DOWNSHIFT: Celebrities opinions matter more now than ever
Matthew Keyser is a freshman journalism major who writes "Downshift" for the Daily News His views do not necessarily agree with those of the newspaper. Write to Matthew at email@example.com.
Everyone has their own opinions and beliefs which shape the way they live. I, for example, think onions smell like a middle school locker room and don’t belong in food.
While there are people in the world who disagree with me, the First Amendment ensures that I am free to share my opinion, just as you are free to share yours. Regardless of income, skin color, gender or amount of Twitter followers, everyone’s opinions are valid.
Celebrities interfering with politics dates back far before the president ever blocked anyone on Twitter, but it has become more prevalent in light of the current state of things.
When Leonardo DiCaprio finally won an Oscar last year, he had the eyes of the world on him. Rather than reflecting on his own magnificence, he used his position and power to draw attention to climate change, an issue close to his heart.
Meryl Streep used her speech at the Golden Globes to call out Trump for mocking a disabled reporter. The most powerful man in the world then took to Twitter to deny these claims and call Streep "overrated." Even Stephen Hawking has spoken out,` calling Trump “a demagogue, who seems to appeal to the lowest common denominator.”
The fact of the matter is, a lot of people from all walks of life are unhappy, and when people are unhappy they make their position known. The past year has turned the politically reserved into protesters rallying on Washington, or in Indianapolis, or outside Bracken Library.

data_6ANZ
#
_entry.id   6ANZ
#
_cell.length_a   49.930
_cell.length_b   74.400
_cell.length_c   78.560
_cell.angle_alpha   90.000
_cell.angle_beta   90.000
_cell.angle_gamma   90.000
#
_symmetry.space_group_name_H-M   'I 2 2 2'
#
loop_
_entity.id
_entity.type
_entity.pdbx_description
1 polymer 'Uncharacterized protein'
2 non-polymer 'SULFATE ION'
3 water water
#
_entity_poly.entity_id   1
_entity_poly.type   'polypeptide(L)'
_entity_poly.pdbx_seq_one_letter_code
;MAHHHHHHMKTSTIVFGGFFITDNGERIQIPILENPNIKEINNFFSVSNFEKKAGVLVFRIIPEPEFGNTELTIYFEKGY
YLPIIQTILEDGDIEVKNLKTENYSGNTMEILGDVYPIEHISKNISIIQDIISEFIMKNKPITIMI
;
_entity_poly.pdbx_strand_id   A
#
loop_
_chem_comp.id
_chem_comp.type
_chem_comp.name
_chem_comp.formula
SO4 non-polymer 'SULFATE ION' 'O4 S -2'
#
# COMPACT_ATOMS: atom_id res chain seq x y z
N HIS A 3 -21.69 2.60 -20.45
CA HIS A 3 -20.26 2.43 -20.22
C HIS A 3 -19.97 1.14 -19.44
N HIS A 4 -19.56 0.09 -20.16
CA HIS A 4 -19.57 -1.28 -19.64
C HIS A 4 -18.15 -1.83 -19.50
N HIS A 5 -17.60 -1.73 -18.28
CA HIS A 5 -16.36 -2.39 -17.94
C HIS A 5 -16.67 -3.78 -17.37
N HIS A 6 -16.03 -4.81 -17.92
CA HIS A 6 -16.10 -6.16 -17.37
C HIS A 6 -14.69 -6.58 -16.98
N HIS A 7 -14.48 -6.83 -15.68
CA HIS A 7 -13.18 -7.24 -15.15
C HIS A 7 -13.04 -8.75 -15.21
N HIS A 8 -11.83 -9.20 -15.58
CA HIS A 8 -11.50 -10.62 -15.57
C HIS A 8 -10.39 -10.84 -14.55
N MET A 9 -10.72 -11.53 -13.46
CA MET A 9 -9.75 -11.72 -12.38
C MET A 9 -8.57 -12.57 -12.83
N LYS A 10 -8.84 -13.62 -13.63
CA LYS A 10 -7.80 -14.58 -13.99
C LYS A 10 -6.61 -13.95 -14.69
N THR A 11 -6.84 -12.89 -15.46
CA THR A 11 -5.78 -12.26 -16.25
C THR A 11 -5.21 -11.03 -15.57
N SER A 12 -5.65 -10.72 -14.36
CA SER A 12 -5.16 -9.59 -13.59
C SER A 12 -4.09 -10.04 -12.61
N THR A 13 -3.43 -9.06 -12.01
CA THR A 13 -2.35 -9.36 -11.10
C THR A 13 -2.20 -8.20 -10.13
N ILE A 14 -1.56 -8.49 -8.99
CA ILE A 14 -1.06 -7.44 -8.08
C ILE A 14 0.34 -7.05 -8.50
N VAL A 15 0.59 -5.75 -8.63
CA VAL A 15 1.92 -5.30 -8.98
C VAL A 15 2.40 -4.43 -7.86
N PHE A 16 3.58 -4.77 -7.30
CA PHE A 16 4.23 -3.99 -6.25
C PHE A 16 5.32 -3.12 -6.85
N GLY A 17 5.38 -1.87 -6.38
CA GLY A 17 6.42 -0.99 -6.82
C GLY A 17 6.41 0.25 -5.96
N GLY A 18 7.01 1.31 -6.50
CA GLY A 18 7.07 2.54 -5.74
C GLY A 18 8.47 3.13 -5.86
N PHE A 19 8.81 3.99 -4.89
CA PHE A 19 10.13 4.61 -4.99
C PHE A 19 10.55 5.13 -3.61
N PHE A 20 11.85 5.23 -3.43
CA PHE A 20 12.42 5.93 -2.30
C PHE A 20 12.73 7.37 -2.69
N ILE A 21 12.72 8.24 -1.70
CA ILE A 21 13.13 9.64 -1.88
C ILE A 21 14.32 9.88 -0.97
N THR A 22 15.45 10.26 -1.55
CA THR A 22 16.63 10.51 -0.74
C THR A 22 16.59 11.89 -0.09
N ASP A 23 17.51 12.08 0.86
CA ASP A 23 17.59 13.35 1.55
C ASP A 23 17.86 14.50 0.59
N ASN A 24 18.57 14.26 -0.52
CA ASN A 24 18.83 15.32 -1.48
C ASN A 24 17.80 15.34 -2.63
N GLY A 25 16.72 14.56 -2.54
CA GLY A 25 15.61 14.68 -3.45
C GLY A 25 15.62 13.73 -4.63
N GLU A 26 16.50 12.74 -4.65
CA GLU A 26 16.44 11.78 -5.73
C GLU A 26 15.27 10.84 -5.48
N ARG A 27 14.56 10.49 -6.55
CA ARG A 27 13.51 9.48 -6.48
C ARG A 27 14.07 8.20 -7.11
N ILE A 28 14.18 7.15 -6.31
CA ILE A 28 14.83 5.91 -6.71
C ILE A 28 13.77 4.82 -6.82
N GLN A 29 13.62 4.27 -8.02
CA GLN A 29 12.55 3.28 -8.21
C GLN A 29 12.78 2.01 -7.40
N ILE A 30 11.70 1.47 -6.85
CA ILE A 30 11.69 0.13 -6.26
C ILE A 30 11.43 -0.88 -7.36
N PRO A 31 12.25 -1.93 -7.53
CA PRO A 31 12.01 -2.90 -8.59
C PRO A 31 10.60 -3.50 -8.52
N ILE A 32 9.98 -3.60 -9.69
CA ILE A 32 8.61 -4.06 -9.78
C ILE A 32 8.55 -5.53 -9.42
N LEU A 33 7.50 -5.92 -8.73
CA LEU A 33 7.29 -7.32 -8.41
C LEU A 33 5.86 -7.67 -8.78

Look, we currently have a president with no political experience, ties to the enemy and the communication skills of a 5-year-old. The leader of the free world refuses to answer valid questions from legitimate publications and instead bitches about them on Twitter.
If now’s not the time to get political, I don’t know when is.
While I can get behind the argument that politics don’t belong in entertainment, entertainment certainly doesn’t belong in politics and yet our government is a goddamn episode of "South Park." Without the American people standing up for what is right, we are in the position to be crushed by wrongdoing within the government.
So if I can write my opinions in the newspaper, and you can tweet that you threw your vote away on Gary Johnson, at what point does someone become too successful for their opinion to be valid?
The answer is never, as my first paragraph explains. Celebrities have every right to share their opinions, and if you disagree with them it doesn’t make their works, past present or future, of any less value. It just shows that celebrities are people outside of the roles they play, and that we all share the common goal to make America great … again…